Tag Archives: unemployment

Library Stat of the Week #35: Where there are more libraries offering internet access, being out of work is less likely to mean that people are also offline

Over the past weeks, we have looked at data around digital divides, and to what extent these cross over with other potential divides in society – rich and poor, women and men, old and young, and those with higher or lower formal qualifications.

It is valuable to look at this because the results help understand to what extent the internet can act as a bridge across divides, or rather deepen them further.

Ideally, access to the web should help those who are disadvantaged find new opportunities and information in order to improve their own lives, as well as those of the people around them.

However, where access is lacking, the fortunate – those who can use the internet – can get ahead, while those without drop further and further behind. This has been abundantly clear during the COVID-19 pandemic, with children lacking internet access unable to take part in education in the same way as their better connected peers.

It is also the case for those facing unemployment. People seeking work can do so much more easily with access to the internet, both to find openings, and to develop skills or access support.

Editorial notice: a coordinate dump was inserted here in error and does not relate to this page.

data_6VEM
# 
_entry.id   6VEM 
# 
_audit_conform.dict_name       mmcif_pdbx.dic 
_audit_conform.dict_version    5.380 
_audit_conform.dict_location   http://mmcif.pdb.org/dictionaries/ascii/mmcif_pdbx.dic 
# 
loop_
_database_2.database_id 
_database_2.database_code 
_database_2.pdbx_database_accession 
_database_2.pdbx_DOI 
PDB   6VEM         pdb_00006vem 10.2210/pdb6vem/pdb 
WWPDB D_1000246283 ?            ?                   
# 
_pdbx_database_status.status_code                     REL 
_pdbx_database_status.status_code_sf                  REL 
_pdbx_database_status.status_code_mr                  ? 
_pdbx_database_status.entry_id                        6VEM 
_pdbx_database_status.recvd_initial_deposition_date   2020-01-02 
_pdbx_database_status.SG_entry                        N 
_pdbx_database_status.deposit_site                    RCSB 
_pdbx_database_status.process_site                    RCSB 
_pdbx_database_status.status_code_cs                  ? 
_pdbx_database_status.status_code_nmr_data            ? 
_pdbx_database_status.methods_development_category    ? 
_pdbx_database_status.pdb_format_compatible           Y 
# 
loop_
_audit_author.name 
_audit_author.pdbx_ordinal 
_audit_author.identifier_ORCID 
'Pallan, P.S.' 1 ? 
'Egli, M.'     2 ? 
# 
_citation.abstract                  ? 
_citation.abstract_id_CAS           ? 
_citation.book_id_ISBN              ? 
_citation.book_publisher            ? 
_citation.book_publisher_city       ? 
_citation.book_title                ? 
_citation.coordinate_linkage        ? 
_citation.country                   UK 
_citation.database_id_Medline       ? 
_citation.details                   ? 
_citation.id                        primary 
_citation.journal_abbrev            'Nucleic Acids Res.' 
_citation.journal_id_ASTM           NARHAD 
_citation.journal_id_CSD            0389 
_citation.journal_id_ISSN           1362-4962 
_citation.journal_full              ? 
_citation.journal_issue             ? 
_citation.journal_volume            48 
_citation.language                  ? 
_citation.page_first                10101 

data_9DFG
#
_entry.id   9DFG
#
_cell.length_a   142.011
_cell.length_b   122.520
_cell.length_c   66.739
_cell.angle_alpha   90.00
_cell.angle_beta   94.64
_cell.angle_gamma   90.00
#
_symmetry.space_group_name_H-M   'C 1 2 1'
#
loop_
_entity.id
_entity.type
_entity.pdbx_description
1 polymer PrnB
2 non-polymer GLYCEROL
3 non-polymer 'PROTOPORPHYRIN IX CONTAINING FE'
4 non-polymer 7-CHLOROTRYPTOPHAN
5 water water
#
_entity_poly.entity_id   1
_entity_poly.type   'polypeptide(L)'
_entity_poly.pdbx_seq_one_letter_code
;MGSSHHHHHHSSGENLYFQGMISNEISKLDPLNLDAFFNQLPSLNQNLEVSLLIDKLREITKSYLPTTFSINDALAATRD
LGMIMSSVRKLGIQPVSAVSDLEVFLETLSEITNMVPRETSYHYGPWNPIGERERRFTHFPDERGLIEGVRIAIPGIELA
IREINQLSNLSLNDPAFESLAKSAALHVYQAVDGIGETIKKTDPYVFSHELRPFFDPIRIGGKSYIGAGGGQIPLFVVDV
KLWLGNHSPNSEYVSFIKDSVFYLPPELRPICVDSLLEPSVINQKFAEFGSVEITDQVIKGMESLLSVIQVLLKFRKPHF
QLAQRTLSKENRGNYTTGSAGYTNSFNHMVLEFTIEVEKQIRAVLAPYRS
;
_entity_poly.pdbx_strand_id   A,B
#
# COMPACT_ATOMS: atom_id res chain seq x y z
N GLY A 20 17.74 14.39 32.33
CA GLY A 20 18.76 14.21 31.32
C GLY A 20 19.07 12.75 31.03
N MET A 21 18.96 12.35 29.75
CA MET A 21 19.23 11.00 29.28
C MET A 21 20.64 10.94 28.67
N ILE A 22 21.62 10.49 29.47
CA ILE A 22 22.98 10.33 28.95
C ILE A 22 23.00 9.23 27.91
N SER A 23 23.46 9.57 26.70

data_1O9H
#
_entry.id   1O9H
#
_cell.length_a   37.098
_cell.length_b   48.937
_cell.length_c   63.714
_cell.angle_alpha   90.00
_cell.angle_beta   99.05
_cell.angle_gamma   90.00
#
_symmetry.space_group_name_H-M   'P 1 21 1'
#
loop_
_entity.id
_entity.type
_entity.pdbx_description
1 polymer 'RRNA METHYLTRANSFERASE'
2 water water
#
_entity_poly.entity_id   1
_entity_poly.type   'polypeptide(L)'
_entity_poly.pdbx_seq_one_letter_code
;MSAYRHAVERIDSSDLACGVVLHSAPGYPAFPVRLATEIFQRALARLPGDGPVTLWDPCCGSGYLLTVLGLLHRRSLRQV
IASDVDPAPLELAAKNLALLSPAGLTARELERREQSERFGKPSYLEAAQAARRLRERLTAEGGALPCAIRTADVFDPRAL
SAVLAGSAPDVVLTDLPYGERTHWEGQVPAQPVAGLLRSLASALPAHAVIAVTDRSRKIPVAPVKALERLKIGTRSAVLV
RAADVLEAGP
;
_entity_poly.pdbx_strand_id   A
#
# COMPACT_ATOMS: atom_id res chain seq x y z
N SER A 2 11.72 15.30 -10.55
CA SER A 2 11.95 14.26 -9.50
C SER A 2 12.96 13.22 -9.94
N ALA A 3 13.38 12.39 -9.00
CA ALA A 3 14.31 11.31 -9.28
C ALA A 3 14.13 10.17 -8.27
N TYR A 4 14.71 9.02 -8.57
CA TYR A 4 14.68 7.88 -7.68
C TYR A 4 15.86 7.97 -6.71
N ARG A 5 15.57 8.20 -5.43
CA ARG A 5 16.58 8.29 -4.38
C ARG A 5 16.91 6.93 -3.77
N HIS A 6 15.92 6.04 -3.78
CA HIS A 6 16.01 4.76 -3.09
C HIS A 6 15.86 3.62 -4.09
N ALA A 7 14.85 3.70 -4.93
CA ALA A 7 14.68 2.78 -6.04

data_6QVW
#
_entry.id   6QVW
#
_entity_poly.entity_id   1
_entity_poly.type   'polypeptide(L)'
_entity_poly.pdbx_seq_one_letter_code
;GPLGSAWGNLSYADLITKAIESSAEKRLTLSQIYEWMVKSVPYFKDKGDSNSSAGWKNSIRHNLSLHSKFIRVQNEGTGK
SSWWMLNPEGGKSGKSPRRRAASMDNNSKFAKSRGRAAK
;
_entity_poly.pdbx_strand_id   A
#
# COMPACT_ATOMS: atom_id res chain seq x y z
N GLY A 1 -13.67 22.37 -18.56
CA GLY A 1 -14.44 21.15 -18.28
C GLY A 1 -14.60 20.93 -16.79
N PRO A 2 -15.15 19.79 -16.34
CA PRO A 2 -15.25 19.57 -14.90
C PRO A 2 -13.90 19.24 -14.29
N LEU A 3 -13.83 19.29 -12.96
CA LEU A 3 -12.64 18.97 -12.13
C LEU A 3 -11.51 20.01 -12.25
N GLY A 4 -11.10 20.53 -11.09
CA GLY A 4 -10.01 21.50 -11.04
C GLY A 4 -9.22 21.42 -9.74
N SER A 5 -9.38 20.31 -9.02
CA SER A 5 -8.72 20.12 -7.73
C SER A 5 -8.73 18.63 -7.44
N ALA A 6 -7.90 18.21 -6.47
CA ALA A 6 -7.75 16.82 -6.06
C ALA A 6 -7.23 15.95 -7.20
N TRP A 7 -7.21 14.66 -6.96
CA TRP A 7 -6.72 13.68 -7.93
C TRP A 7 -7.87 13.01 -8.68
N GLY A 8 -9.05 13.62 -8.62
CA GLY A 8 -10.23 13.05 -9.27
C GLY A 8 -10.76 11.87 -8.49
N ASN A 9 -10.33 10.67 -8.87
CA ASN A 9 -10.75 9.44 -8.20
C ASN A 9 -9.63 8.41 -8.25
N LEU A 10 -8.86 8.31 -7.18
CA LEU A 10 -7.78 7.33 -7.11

People who are retired can also risk being cut off without internet access, for example limiting contact with friends and family, governments services, and eHealth possibilities. Older people may also feel less confident online, and feel the need for additional support.

In both cases, libraries can provide a great way to ensure that everyone can get online and make the most of the internet.

This blog therefore looks at digital divides between those in work on the one hand, and those who are unemployed or retired on the other. Once again, data on internet use comes from the OECD’s database on ICT Access and Usage by Households and Individuals, while data on libraries offering internet access comes from IFLA’s Library Map of the World.

Graph 1: Employment-Related Digital Divides

Graph 1 looks at the state of the employment-related digital divide, for countries for which data is available. In almost all countries, a greater share of people in employment have used the internet in the last three months than those who are unemployed.

Only Denmark, Luxembourg and Switzerland buck the trend. In the Czech Republic, Hungary, Korea, Slovenia and Slovakia, the gap is over 20 percentage points.

Meanwhile, in no country are retired people more likely to use the internet than people in work, with the gap reaching over 40 points in Chile, Lithuania, Portugal and the Slovak Republic.

Graph 2a: Employment-Related Digital Divides and Internet Access in Public Libraries (All Countries)

Graph 2a crosses these figures with those for the number of public or community libraries offering internet access. Each dot represents a country, with the number of public or community libraries offering internet access on the horizontal (X) axis, and the gap in shares of the population using the internet (employed minus unemployed (blue dots) or retired (red dots)) on the vertical (Y) axis.